I’m trying to get used to the fact that I will have a scan of some sort every 3 months for the rest of my life. With that in mind, I found the whole experience this morning to be less traumatizing than it has been in the past-and really, I’ve only had 2 other scans: the one just after I was diagnosed in April to determine the extent of disease, and the one in November (following the sudden appearance of the cancerous rash) that revealed the spots on my lungs. Maybe the third times the charm? But really, today I do not feel the heaviness that I remember feeling in the past. I suppose a part of me is beginning to accept cancer as a part of my life. There’s a part of me that is resisting that, for sure, but I do believe I am processing the implications of this disease on my life. Both good and bad. Yes, I’m acknowledging there are some beautiful things that are happening for me on an emotional level as a result of this cancer. I’m beginning to develop a tenderness for myself that I’ve never really known. An appreciation for my mind, a detachment from my physical body. Those are good things. And I’m putting work into myself because I’m beginning to act as if I’m worth the investment, even if I don’t always believe it.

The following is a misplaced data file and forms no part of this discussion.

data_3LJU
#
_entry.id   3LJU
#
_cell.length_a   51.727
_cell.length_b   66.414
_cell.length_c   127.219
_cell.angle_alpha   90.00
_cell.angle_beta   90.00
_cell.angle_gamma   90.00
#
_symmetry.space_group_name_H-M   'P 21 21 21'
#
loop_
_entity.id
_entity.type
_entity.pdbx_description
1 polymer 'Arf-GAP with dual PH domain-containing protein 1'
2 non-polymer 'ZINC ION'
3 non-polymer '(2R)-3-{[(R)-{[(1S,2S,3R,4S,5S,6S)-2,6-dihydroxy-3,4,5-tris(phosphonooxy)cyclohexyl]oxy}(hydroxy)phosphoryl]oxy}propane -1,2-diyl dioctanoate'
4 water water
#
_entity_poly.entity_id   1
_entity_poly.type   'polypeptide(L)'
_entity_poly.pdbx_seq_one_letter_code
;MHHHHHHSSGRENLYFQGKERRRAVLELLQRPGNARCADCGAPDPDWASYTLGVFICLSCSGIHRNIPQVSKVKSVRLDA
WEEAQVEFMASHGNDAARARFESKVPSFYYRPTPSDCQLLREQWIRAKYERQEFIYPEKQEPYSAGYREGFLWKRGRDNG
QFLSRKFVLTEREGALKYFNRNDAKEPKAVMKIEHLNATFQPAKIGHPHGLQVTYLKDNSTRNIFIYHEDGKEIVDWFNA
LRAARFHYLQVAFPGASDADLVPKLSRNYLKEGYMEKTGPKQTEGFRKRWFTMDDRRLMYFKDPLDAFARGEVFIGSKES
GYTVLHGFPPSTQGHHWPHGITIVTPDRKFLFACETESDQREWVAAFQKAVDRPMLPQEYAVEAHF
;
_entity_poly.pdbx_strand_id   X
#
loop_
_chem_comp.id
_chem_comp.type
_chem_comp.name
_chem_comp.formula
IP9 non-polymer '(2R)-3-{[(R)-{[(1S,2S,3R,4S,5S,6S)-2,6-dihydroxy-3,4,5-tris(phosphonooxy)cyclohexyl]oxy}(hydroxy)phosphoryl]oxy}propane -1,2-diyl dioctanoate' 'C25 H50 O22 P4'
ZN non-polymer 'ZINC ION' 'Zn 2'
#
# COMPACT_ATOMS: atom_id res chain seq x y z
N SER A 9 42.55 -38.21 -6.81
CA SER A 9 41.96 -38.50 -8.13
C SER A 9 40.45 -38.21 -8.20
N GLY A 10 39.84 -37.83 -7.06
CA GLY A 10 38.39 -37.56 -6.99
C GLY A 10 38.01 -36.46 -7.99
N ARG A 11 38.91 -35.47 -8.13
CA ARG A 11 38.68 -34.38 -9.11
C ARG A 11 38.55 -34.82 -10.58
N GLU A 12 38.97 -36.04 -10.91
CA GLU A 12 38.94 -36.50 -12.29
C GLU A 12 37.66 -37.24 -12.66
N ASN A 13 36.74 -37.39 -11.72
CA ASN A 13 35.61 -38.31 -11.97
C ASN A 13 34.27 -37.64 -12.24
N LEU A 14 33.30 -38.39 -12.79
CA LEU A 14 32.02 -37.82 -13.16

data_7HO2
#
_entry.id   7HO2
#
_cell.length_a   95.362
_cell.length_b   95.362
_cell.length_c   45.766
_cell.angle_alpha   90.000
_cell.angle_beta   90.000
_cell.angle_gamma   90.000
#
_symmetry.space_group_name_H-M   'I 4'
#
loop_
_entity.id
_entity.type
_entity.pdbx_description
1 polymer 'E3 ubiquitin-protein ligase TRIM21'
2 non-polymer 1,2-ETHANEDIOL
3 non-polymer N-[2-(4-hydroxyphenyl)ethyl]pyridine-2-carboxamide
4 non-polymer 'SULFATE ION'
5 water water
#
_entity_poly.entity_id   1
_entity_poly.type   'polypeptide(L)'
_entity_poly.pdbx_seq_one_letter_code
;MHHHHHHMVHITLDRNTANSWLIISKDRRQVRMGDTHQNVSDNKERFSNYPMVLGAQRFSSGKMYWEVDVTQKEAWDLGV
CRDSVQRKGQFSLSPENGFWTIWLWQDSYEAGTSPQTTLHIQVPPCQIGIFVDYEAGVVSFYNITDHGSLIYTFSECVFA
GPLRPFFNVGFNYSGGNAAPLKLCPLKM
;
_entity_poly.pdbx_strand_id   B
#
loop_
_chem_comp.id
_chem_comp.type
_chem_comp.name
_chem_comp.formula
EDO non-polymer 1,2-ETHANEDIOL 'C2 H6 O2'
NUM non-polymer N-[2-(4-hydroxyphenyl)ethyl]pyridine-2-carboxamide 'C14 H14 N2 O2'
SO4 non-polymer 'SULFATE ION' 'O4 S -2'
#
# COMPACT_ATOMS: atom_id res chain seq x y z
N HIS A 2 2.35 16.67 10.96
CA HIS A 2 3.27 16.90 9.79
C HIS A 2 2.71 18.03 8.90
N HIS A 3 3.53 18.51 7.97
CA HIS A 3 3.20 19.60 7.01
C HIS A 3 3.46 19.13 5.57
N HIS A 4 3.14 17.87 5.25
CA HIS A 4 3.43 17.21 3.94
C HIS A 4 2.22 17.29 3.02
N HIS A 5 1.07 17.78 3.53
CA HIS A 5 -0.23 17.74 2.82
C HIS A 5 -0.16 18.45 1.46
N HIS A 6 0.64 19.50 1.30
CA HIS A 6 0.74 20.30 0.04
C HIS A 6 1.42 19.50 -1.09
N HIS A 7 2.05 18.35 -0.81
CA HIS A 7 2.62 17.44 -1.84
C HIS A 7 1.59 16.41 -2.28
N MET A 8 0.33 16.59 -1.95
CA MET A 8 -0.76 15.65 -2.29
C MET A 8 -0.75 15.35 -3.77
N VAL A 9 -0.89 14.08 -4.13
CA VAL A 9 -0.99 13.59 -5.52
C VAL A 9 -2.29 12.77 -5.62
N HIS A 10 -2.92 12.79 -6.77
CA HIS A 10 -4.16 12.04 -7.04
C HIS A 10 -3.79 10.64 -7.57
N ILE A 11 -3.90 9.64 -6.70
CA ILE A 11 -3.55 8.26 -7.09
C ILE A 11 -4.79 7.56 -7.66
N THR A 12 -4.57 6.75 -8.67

I am still frustrated by the lack of awareness around metastatic breast cancer. I do grow tired of having to explain that, no, my treatment doesn’t end (until I “end”), and that unfortunately, at this point there is no “beating it”, it’s something that you live with, until it eventually outsmarts whatever treatment you are on. I’m tired of having to explain that the average life expectancy for women in my position is 2-5 years because it depresses me, but I feel it needs to be said at the same time. I’m not trying to be negative, but I need people to know what I’m up against. Metastatic breast cancer does not get enough attention or funding for research and this is a real problem since this is the version of breast cancer women actually die from. Early stage breast cancer does not kill women; breast cancer that has traveled beyond the breast is what claims the lives of 40,000 per year. What is equally discouraging is that mortality rates for this disease have gone largely unchanged in the last 40 years. This is a serious problem. We are losing our wives, daughters, sisters, and friends to this horrible disease, and the treatment available is not without immense suffering. This needs to change. I can’t help but think if men’s dicks were suddenly developing cancer, there would be more of a sense of urgency for answers.
I want people to be informed about the monster that I’m dealing with, and also have faith in me. I don’t appreciate blind, uninformed optimism, honestly. I need my supports to try to understand what I’m going through, at least cognitively-I know people cannot empathize unless they are in the same position.
Thank you to everyone for your prayers. I can feel the heaviness beginning to lift. Please pray that the scan reveals significant improvement. I don’t have room for bad news.